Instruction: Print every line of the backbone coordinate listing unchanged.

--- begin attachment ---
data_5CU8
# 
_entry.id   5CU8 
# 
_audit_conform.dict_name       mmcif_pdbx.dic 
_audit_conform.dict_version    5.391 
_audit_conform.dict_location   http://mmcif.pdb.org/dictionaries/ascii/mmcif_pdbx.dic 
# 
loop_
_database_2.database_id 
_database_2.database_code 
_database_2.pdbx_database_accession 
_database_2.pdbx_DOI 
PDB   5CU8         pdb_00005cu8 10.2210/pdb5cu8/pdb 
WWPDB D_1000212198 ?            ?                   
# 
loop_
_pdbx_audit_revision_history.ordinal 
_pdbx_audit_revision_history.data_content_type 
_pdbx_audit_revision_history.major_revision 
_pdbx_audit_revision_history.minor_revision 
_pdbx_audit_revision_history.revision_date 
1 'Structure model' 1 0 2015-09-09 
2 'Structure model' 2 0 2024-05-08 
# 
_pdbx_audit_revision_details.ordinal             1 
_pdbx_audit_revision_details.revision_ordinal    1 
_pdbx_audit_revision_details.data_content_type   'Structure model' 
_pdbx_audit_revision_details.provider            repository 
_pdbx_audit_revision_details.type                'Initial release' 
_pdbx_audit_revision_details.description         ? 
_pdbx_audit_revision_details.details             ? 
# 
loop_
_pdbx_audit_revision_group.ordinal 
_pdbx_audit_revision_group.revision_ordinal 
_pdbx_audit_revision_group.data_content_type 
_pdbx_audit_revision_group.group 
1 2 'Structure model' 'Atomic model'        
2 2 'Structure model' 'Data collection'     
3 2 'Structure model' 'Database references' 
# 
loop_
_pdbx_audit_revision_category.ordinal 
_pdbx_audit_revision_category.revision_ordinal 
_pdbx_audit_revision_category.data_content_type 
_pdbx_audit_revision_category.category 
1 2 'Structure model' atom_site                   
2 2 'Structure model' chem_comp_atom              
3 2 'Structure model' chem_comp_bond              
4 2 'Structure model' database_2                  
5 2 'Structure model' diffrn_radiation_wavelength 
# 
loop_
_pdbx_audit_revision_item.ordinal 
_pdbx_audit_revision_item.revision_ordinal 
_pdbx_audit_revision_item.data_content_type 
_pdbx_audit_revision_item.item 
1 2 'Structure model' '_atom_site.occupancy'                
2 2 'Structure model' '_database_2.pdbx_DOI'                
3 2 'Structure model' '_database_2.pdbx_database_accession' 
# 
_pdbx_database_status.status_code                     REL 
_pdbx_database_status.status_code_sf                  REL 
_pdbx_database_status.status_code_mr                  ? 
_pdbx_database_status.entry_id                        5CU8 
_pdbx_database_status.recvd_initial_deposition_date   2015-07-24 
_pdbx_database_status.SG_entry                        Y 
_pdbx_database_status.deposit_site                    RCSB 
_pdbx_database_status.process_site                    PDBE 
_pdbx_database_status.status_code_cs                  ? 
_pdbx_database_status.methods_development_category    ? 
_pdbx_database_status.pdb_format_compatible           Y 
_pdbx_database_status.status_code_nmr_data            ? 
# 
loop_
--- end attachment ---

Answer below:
data_5CU8
# 
_entry.id   5CU8 
# 
_audit_conform.dict_name       mmcif_pdbx.dic 
_audit_conform.dict_version    5.391 
_audit_conform.dict_location   http://mmcif.pdb.org/dictionaries/ascii/mmcif_pdbx.dic 
# 
loop_
_database_2.database_id 
_database_2.database_code 
_database_2.pdbx_database_accession 
_database_2.pdbx_DOI 
PDB   5CU8         pdb_00005cu8 10.2210/pdb5cu8/pdb 
WWPDB D_1000212198 ?            ?                   
# 
loop_
_pdbx_audit_revision_history.ordinal 
_pdbx_audit_revision_history.data_content_type 
_pdbx_audit_revision_history.major_revision 
_pdbx_audit_revision_history.minor_revision 
_pdbx_audit_revision_history.revision_date 
1 'Structure model' 1 0 2015-09-09 
2 'Structure model' 2 0 2024-05-08 
# 
_pdbx_audit_revision_details.ordinal             1 
_pdbx_audit_revision_details.revision_ordinal    1 
_pdbx_audit_revision_details.data_content_type   'Structure model' 
_pdbx_audit_revision_details.provider            repository 
_pdbx_audit_revision_details.type                'Initial release' 
_pdbx_audit_revision_details.description         ? 
_pdbx_audit_revision_details.details             ? 
# 
loop_
_pdbx_audit_revision_group.ordinal 
_pdbx_audit_revision_group.revision_ordinal 
_pdbx_audit_revision_group.data_content_type 
_pdbx_audit_revision_group.group 
1 2 'Structure model' 'Atomic model'        
2 2 'Structure model' 'Data collection'     
3 2 'Structure model' 'Database references' 
# 
loop_
_pdbx_audit_revision_category.ordinal 
_pdbx_audit_revision_category.revision_ordinal 
_pdbx_audit_revision_category.data_content_type 
_pdbx_audit_revision_category.category 
1 2 'Structure model' atom_site                   
2 2 'Structure model' chem_comp_atom              
3 2 'Structure model' chem_comp_bond              
4 2 'Structure model' database_2                  
5 2 'Structure model' diffrn_radiation_wavelength 
# 
loop_
_pdbx_audit_revision_item.ordinal 
_pdbx_audit_revision_item.revision_ordinal 
_pdbx_audit_revision_item.data_content_type 
_pdbx_audit_revision_item.item 
1 2 'Structure model' '_atom_site.occupancy'                
2 2 'Structure model' '_database_2.pdbx_DOI'                
3 2 'Structure model' '_database_2.pdbx_database_accession' 
# 
_pdbx_database_status.status_code                     REL 
_pdbx_database_status.status_code_sf                  REL 
_pdbx_database_status.status_code_mr                  ? 
_pdbx_database_status.entry_id                        5CU8 
_pdbx_database_status.recvd_initial_deposition_date   2015-07-24 
_pdbx_database_status.SG_entry                        Y 
_pdbx_database_status.deposit_site                    RCSB 
_pdbx_database_status.process_site                    PDBE 
_pdbx_database_status.status_code_cs                  ? 
_pdbx_database_status.methods_development_category    ? 
_pdbx_database_status.pdb_format_compatible           Y 
_pdbx_database_status.status_code_nmr_data            ? 
# 
loop_